Early Autism Diagnosis: Brain Scans Reveal Which Babies At High-Risk For Autism Development
Scientists were able to determine which babies are likely to be at high-risk for autism development. In a new study on early autism diagnosis, the brain scans helped the experts discover the links between siblings and autism spectrum disorder (ASD).
The study, published in the Nature journal, analyzed brain scans from babies taken within six to 12 months who either have siblings with autism or no history of autism in the family. From these babies, at least 106 were high-risk as they have an older brother or sister with autism and their brain biomarkers were studied further.
Experts were able to determine, through a machine-learning algorithm, which of these high-risk babies would eventually be diagnosed with ASD before they turn 2-years-old. The algorithm's accuracy is about 81 percent with four false-positives, according to Forbes.
A typical autism diagnosis isn't usually suspected until a child is 2-years-old. This is a period where the child can exhibit "consistent behavioral symptoms," study author Annette Estes said, according to Knowridge. In the U.S., children with autism usually get a confirmed diagnosis at age 4-years-old, on the average.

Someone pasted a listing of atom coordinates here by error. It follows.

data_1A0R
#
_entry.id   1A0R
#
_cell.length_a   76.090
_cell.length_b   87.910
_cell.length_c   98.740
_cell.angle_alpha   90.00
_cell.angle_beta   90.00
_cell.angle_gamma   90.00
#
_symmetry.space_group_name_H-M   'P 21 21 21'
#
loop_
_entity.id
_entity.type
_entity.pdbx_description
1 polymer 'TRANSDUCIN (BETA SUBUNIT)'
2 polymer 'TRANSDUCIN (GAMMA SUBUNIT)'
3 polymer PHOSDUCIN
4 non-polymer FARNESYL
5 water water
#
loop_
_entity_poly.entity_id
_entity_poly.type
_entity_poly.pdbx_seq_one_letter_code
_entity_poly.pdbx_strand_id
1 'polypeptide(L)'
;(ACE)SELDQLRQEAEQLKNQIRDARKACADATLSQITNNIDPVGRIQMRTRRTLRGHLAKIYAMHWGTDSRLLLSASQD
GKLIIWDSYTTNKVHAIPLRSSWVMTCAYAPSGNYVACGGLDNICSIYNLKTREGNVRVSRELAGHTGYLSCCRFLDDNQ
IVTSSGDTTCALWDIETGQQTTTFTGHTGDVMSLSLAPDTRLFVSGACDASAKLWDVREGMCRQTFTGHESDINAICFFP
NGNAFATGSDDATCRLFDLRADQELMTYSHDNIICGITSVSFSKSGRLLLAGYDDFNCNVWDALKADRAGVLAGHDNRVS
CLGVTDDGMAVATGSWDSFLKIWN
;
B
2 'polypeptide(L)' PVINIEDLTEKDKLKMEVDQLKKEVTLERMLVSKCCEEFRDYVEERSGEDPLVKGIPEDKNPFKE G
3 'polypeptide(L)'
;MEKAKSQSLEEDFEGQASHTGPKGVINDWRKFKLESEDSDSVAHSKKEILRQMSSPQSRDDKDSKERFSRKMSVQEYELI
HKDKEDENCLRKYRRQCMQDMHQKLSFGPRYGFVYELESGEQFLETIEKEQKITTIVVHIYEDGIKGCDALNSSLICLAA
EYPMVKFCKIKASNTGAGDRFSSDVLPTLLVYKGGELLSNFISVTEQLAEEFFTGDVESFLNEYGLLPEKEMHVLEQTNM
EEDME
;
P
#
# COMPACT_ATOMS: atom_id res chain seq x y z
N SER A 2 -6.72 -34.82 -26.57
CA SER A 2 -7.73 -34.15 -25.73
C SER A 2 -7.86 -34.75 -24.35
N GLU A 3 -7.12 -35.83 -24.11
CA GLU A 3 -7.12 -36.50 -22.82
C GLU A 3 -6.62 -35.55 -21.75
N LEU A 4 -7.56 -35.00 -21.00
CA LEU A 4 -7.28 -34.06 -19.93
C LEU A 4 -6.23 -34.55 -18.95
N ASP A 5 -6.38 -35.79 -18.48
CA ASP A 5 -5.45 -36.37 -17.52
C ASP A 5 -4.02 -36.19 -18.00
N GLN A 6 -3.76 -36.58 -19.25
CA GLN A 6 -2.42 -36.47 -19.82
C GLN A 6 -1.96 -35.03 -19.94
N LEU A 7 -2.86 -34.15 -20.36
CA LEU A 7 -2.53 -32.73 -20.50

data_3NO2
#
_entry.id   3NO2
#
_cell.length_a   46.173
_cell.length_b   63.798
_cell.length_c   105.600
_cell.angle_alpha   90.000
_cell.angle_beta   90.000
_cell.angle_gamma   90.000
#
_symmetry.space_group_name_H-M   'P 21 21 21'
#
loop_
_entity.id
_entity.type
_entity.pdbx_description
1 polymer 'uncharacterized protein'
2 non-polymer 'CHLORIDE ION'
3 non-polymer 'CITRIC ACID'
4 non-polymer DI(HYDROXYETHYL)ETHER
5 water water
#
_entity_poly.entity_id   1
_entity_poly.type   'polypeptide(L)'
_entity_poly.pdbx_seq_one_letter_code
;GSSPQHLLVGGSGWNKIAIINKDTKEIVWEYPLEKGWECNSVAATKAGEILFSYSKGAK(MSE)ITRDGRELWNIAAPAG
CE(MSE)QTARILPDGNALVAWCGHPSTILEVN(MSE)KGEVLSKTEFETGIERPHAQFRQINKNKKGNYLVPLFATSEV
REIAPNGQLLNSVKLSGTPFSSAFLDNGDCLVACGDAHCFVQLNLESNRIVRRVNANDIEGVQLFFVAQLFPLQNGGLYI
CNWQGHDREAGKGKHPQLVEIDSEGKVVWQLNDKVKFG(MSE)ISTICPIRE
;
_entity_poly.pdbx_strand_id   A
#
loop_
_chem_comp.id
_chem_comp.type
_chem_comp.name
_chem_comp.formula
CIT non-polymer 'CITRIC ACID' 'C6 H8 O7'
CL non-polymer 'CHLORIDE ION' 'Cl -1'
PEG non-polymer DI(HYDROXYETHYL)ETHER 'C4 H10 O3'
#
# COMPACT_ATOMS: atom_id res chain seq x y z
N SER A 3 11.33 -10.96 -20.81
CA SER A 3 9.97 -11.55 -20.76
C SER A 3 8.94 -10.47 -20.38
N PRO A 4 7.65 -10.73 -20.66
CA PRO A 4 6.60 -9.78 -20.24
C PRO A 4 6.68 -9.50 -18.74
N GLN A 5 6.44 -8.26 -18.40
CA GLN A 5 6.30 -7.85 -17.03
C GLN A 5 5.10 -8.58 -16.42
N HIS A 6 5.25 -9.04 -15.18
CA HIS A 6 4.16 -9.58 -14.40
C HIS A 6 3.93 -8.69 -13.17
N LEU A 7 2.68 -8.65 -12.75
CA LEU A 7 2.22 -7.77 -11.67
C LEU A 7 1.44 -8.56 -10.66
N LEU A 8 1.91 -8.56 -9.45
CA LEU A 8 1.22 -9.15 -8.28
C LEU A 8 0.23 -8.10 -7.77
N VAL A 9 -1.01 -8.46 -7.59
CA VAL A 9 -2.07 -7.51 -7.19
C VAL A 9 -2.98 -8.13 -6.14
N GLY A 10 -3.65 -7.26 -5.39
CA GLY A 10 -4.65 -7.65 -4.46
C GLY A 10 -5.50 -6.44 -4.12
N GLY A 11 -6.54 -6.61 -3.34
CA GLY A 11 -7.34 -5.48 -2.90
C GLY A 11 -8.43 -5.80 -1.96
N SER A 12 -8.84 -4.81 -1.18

What this new study showed was that with the right tools, predicting ASD development earlier and even before it can progress can be possible. Unfortunately, the technology used in the study is not yet available for clinical diagnoses.
Experts suggested that in the absence of such tools, however, intervention methods for high-risk babies can still be done. Now that it's been determined babies with older siblings with autism are at bigger risk, some early prevention methods must be in place before the baby turns one.
"Parents of high-risk infants wouldn't need to wait for a diagnosis of ASD at two, three, or even four years," Estes said. "Researchers could start developing interventions to prevent these children from falling behind in social and communication skills," she added.
Around the world, one percent of the population live with autism spectrum disorder. In the United States, one in 68 births involve children with autism. Some 3.5 million Americans, both young and old, live and manage their ASD symptoms every day, according to Autism Society.